When you average all electrical signals from the heart, you can indicate the direction of the average electrical depolarization with an arrow (vector). This is the heart axis. Especially a change of the heart axis or an extreme deviation can be an indication
*Positive (the average of the QRS surface above the baseline) QRS deflection in lead I: the electrical activity is directed to the left (of the patient)
*Positive QRS deflection in lead AVF: the electrical activity is directed down.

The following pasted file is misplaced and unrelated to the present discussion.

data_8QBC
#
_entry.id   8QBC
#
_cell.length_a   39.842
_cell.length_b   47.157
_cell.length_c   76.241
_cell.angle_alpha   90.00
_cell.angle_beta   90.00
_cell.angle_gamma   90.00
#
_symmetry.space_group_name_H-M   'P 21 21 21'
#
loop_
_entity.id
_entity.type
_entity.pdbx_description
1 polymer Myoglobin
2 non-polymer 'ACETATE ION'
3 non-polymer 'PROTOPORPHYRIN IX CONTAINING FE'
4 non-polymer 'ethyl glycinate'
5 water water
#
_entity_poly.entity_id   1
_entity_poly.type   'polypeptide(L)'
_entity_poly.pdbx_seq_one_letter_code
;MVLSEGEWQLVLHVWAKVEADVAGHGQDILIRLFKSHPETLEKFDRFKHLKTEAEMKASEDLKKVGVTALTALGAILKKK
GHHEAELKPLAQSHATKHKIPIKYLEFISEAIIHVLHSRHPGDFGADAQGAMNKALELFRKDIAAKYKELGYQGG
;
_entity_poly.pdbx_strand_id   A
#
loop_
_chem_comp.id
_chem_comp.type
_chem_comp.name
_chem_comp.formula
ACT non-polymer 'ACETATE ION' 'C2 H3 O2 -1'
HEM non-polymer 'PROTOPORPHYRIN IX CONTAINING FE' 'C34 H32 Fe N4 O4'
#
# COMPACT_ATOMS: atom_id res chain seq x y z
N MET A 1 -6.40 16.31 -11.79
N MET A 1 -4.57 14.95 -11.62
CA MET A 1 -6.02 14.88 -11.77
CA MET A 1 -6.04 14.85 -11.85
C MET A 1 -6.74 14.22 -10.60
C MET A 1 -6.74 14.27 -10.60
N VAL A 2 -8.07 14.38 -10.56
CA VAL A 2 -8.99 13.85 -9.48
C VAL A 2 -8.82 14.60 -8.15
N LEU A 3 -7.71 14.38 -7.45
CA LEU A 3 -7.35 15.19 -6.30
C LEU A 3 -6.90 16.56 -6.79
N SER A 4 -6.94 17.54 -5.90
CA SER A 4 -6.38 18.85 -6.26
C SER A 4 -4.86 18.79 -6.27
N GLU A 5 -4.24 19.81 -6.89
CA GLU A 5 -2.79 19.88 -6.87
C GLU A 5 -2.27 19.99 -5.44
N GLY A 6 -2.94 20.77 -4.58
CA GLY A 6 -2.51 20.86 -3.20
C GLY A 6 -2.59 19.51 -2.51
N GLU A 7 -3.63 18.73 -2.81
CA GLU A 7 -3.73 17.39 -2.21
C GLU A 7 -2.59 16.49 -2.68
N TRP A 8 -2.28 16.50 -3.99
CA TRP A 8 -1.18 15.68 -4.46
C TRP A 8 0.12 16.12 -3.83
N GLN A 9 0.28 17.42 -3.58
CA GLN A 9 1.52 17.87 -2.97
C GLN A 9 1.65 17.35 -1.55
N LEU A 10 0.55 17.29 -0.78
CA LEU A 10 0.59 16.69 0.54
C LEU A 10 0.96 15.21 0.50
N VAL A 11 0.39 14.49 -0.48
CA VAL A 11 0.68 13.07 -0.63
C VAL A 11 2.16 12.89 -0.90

#In case of ventricular hypertrophy, the axis will deviate toward the greater electrical activity and the vector will turn toward the hypertrophied tissue.
#Infarcted tissue is electrically dead. No electrical activity is registered and the QRS vector turns away from the infarcted tissue
#In conduction problems, the axis deviates too. When the right ventricle depolarizes later than the left ventricle, the axis will turn to the right (RBBB). This is because the right ventricle will begin the contraction later and therefore will also finish later. In a normal situation the vector is influenced by the left ventricle, but in RBBB only the right ventricle determines
==Left axis deviation==